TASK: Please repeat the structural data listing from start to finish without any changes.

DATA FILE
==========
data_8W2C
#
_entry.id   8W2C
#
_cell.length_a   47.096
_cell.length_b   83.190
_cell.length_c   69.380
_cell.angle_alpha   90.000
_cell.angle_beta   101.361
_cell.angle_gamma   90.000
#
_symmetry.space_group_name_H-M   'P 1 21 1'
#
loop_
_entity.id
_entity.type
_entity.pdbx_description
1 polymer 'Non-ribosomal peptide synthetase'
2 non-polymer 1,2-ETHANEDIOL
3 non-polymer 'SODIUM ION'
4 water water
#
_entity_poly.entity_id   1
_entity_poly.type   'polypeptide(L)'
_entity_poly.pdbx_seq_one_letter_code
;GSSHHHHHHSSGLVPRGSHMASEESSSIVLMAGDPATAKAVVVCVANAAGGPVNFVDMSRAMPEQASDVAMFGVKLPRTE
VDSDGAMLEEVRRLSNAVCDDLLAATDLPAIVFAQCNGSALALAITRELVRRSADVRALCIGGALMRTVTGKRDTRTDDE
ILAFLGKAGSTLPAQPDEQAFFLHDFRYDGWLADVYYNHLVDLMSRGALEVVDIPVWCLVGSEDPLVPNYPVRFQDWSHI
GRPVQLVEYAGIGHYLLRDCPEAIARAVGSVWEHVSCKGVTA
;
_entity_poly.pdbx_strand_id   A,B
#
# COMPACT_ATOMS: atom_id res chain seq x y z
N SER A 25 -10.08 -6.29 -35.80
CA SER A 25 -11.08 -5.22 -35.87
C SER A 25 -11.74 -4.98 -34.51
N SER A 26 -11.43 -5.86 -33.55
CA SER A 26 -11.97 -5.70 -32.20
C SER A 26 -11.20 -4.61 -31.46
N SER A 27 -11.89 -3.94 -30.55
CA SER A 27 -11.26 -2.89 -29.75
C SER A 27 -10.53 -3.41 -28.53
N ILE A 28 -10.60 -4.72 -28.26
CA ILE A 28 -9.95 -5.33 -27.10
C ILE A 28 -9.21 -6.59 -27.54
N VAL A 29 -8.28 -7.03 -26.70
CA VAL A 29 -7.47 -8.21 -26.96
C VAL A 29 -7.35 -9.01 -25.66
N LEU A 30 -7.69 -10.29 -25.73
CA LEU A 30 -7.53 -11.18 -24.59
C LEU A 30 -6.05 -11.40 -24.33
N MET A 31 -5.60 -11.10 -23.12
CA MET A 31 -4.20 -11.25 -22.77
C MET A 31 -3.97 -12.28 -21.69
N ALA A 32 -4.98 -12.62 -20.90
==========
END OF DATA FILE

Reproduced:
data_8W2C
#
_entry.id   8W2C
#
_cell.length_a   47.096
_cell.length_b   83.190
_cell.length_c   69.380
_cell.angle_alpha   90.000
_cell.angle_beta   101.361
_cell.angle_gamma   90.000
#
_symmetry.space_group_name_H-M   'P 1 21 1'
#
loop_
_entity.id
_entity.type
_entity.pdbx_description
1 polymer 'Non-ribosomal peptide synthetase'
2 non-polymer 1,2-ETHANEDIOL
3 non-polymer 'SODIUM ION'
4 water water
#
_entity_poly.entity_id   1
_entity_poly.type   'polypeptide(L)'
_entity_poly.pdbx_seq_one_letter_code
;GSSHHHHHHSSGLVPRGSHMASEESSSIVLMAGDPATAKAVVVCVANAAGGPVNFVDMSRAMPEQASDVAMFGVKLPRTE
VDSDGAMLEEVRRLSNAVCDDLLAATDLPAIVFAQCNGSALALAITRELVRRSADVRALCIGGALMRTVTGKRDTRTDDE
ILAFLGKAGSTLPAQPDEQAFFLHDFRYDGWLADVYYNHLVDLMSRGALEVVDIPVWCLVGSEDPLVPNYPVRFQDWSHI
GRPVQLVEYAGIGHYLLRDCPEAIARAVGSVWEHVSCKGVTA
;
_entity_poly.pdbx_strand_id   A,B
#
# COMPACT_ATOMS: atom_id res chain seq x y z
N SER A 25 -10.08 -6.29 -35.80
CA SER A 25 -11.08 -5.22 -35.87
C SER A 25 -11.74 -4.98 -34.51
N SER A 26 -11.43 -5.86 -33.55
CA SER A 26 -11.97 -5.70 -32.20
C SER A 26 -11.20 -4.61 -31.46
N SER A 27 -11.89 -3.94 -30.55
CA SER A 27 -11.26 -2.89 -29.75
C SER A 27 -10.53 -3.41 -28.53
N ILE A 28 -10.60 -4.72 -28.26
CA ILE A 28 -9.95 -5.33 -27.10
C ILE A 28 -9.21 -6.59 -27.54
N VAL A 29 -8.28 -7.03 -26.70
CA VAL A 29 -7.47 -8.21 -26.96
C VAL A 29 -7.35 -9.01 -25.66
N LEU A 30 -7.69 -10.29 -25.73
CA LEU A 30 -7.53 -11.18 -24.59
C LEU A 30 -6.05 -11.40 -24.33
N MET A 31 -5.60 -11.10 -23.12
CA MET A 31 -4.20 -11.25 -22.77
C MET A 31 -3.97 -12.28 -21.69
N ALA A 32 -4.98 -12.62 -20.90